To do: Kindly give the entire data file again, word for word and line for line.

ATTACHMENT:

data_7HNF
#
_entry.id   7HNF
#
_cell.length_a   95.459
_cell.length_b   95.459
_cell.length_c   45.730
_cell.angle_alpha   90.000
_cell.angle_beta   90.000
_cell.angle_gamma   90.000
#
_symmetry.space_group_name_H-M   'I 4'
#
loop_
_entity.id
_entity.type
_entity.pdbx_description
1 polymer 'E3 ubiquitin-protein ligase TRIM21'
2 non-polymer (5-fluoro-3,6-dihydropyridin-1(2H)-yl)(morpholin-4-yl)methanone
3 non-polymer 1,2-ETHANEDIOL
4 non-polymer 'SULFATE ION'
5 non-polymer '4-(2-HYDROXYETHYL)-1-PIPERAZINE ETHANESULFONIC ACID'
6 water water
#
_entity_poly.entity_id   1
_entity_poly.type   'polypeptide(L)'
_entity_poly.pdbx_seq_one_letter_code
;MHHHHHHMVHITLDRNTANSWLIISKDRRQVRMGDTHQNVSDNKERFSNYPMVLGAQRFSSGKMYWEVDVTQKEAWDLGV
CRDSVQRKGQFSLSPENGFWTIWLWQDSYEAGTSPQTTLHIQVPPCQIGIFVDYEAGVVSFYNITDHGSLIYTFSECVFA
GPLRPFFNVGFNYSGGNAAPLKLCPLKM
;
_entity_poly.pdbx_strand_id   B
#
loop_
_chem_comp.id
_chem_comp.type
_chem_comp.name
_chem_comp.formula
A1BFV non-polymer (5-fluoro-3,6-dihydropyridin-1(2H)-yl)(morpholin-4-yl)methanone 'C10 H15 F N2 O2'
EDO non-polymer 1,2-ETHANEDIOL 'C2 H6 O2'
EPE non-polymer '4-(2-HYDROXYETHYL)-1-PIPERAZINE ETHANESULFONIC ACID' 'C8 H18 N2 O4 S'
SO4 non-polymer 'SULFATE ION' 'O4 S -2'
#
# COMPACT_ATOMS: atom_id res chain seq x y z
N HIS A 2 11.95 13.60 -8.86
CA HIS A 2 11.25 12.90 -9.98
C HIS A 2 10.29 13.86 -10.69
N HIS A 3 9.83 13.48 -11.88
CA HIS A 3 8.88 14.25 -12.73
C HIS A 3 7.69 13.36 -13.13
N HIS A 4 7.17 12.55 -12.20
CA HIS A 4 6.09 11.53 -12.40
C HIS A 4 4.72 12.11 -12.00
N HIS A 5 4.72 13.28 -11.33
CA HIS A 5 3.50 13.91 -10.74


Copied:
data_7HNF
#
_entry.id   7HNF
#
_cell.length_a   95.459
_cell.length_b   95.459
_cell.length_c   45.730
_cell.angle_alpha   90.000
_cell.angle_beta   90.000
_cell.angle_gamma   90.000
#
_symmetry.space_group_name_H-M   'I 4'
#
loop_
_entity.id
_entity.type
_entity.pdbx_description
1 polymer 'E3 ubiquitin-protein ligase TRIM21'
2 non-polymer (5-fluoro-3,6-dihydropyridin-1(2H)-yl)(morpholin-4-yl)methanone
3 non-polymer 1,2-ETHANEDIOL
4 non-polymer 'SULFATE ION'
5 non-polymer '4-(2-HYDROXYETHYL)-1-PIPERAZINE ETHANESULFONIC ACID'
6 water water
#
_entity_poly.entity_id   1
_entity_poly.type   'polypeptide(L)'
_entity_poly.pdbx_seq_one_letter_code
;MHHHHHHMVHITLDRNTANSWLIISKDRRQVRMGDTHQNVSDNKERFSNYPMVLGAQRFSSGKMYWEVDVTQKEAWDLGV
CRDSVQRKGQFSLSPENGFWTIWLWQDSYEAGTSPQTTLHIQVPPCQIGIFVDYEAGVVSFYNITDHGSLIYTFSECVFA
GPLRPFFNVGFNYSGGNAAPLKLCPLKM
;
_entity_poly.pdbx_strand_id   B
#
loop_
_chem_comp.id
_chem_comp.type
_chem_comp.name
_chem_comp.formula
A1BFV non-polymer (5-fluoro-3,6-dihydropyridin-1(2H)-yl)(morpholin-4-yl)methanone 'C10 H15 F N2 O2'
EDO non-polymer 1,2-ETHANEDIOL 'C2 H6 O2'
EPE non-polymer '4-(2-HYDROXYETHYL)-1-PIPERAZINE ETHANESULFONIC ACID' 'C8 H18 N2 O4 S'
SO4 non-polymer 'SULFATE ION' 'O4 S -2'
#
# COMPACT_ATOMS: atom_id res chain seq x y z
N HIS A 2 11.95 13.60 -8.86
CA HIS A 2 11.25 12.90 -9.98
C HIS A 2 10.29 13.86 -10.69
N HIS A 3 9.83 13.48 -11.88
CA HIS A 3 8.88 14.25 -12.73
C HIS A 3 7.69 13.36 -13.13
N HIS A 4 7.17 12.55 -12.20
CA HIS A 4 6.09 11.53 -12.40
C HIS A 4 4.72 12.11 -12.00
N HIS A 5 4.72 13.28 -11.33
CA HIS A 5 3.50 13.91 -10.74